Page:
Google is releasing a new feature for its search engine that tries to mimic how we inquire about things in the real world.
Instead of just typing into a search box, you can now present an image with Google Lens, then tailor the results with follow-up questions. You might, for instance, submit a picture of a dress, then ask to see the same style in different colors or skirt lengths. Or, if you spot a pattern you like on a shirt, you can ask to see that same pattern on other items, such as drapes or ties. The feature, called “Multisearch,” is now rolling out to Google’s iOS and Android apps, though it doesn’t yet incorporate the “MUM” algorithm that Google demonstrated last fall as a way to transform search results.
Google Director of Search Lou Wang says that Multisearch takes after the way we ask questions about things we’re looking at, and is an important part of how Google views the future of search. It may also help Google maintain an edge against a wave of more privacy-centric search engines, all of which remain focused on text-based queries. (It’s also reminiscent of a four-year-old Pinterest feature that lets users search for clothing based on photos of their wardrobe.)
“A lot of folks think search was kind of done, and all the cool, innovative stuff was done in the early days,” Wang says. “More and more, we’re coming to the realization that that couldn’t be further from the truth.”
Adding text to image searches
To use the new Multisearch feature, you must open the Google app on your phone, then tap the camera icon on the right side of the search bar to bring up Google Lens. From here, you can use your camera’s viewfinder to identify an object in the physical world or select an existing image from your camera roll.
Once you’ve identified an object, swipe up to show visual matches, then tap the “Add to your search” button at the top of the screen. This brings up a text box to narrow down the results.
While Google Lens has been available since 2017, the ability to filter your search with text is new. It involves not just matching an image with similar ones, but understanding the properties of those images so that users can ask more questions about what they’re seeing. As you might expect, enabling that involves a lot of computer vision, language learning, and machine learning techniques.
“People want to show you a picture, and then they want to tell you something, or they want to ask a follow-up based off of that. This is what Multisearch enables,” Wang says.
For now, Google says the feature works best with shopping-related queries, which is what a lot of people are using Google Lens for to begin with. For instance, the company demonstrated a visual search for a pair of yellow high heels with a ribbon around the ankle, then added the word “flat” to find a similar design without heels. Another example could involve taking a picture of a dining table and searching for coffee tables that match.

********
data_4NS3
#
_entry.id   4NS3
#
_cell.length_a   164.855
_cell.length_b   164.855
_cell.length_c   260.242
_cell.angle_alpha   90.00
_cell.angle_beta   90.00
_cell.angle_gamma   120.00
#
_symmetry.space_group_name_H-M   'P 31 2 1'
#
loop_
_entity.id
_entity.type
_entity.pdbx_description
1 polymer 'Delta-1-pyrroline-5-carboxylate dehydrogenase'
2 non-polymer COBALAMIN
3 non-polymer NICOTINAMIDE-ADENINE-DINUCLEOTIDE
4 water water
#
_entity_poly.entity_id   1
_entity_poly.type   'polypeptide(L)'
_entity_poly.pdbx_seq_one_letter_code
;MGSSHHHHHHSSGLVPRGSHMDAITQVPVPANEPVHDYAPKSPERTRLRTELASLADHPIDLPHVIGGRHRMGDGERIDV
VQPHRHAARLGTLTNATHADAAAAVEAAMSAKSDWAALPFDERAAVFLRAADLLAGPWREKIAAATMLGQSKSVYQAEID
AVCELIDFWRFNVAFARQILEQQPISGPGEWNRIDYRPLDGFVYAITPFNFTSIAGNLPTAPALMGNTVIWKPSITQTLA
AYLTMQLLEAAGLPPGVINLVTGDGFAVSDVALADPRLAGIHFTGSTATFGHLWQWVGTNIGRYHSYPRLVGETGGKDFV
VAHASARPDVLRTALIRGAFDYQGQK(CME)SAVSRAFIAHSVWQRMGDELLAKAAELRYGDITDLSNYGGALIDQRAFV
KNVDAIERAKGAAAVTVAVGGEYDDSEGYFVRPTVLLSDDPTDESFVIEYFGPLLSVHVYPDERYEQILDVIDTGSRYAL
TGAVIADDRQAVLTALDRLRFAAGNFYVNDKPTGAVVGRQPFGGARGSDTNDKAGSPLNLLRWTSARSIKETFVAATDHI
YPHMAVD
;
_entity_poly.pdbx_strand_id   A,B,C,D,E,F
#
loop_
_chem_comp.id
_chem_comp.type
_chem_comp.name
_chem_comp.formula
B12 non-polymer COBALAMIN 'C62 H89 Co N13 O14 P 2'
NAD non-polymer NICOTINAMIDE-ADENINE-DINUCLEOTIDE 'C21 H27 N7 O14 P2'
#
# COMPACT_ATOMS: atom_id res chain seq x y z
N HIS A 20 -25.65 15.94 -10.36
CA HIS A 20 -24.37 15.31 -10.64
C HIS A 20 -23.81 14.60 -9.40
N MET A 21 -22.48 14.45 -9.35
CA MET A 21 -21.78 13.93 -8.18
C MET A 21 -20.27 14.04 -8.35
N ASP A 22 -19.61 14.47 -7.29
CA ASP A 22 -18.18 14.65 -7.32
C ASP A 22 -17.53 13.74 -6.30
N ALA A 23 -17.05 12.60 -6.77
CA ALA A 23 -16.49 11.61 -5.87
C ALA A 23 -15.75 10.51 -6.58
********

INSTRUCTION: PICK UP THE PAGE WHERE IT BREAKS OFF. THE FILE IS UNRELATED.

But Belinda Zeng, a Google Search product manager, says Multisearch could also be useful in other areas. She gives the example of finding a nail pattern on Instagram and searching for tutorials, or photographing a plant whose name you don’t remember and looking up care instructions.
“We definitely think of this as a powerful way to search beyond just shopping,” she says.
Beyond keyword search
Making Multisearch a natural part of people’s search regimen will have its challenges.
For one thing, Google Lens isn’t available in web browsers, though Zeng says Google is looking into browser support. Even in the Google mobile app, Lens is easy to miss, and having to swipe up on image results and tap another button isn’t the most intuitive process.
Wang says Google has “lots of different ideas and explorations” for how it might make Lens more prominent, though he didn’t get into specifics. He did note, however, that Google now fields more than 1 billion image queries per month.
“Even now, people are just waking up to the fact that Google can search through pictures or your camera,” he says.
The bigger challenge will be answer those visual queries competently enough that Multisearch doesn’t just feel like a gimmick. One use case Google is interested in is helping people make repairs around the house, but identifying the myriad appliances and components involved—then finding relevant instructions for fixing them—is still a hard problem to solve.
“There definitely some use cases we’re excited about, but are definitely still a work in progress when it comes to quality,” Zeng says.
Ultimately, though, Google is hoping to change users’ perception of search so it’s not strictly text-based. Doing so would give the company more of an advantage against alternative, privacy-centric search engines such as DuckDuckGo, Brave Search, Neeva, Startpage, and You.com.
Wang says Google isn’t thinking about Multisearch in terms of competition with other search engines. Still, the stale state of text-based searches may help explain why newer upstarts think they have a chance against Google in the first place. For Google, leaning into computer vision and machine learning to fundamentally change the nature of search may help, whether it’s worried about alternative search engines or not.
“Over time, as Google becomes better and better at understanding images and combining these things to qualify search,” Wang says, “it’s going to be more naturally a part of how people think about search.”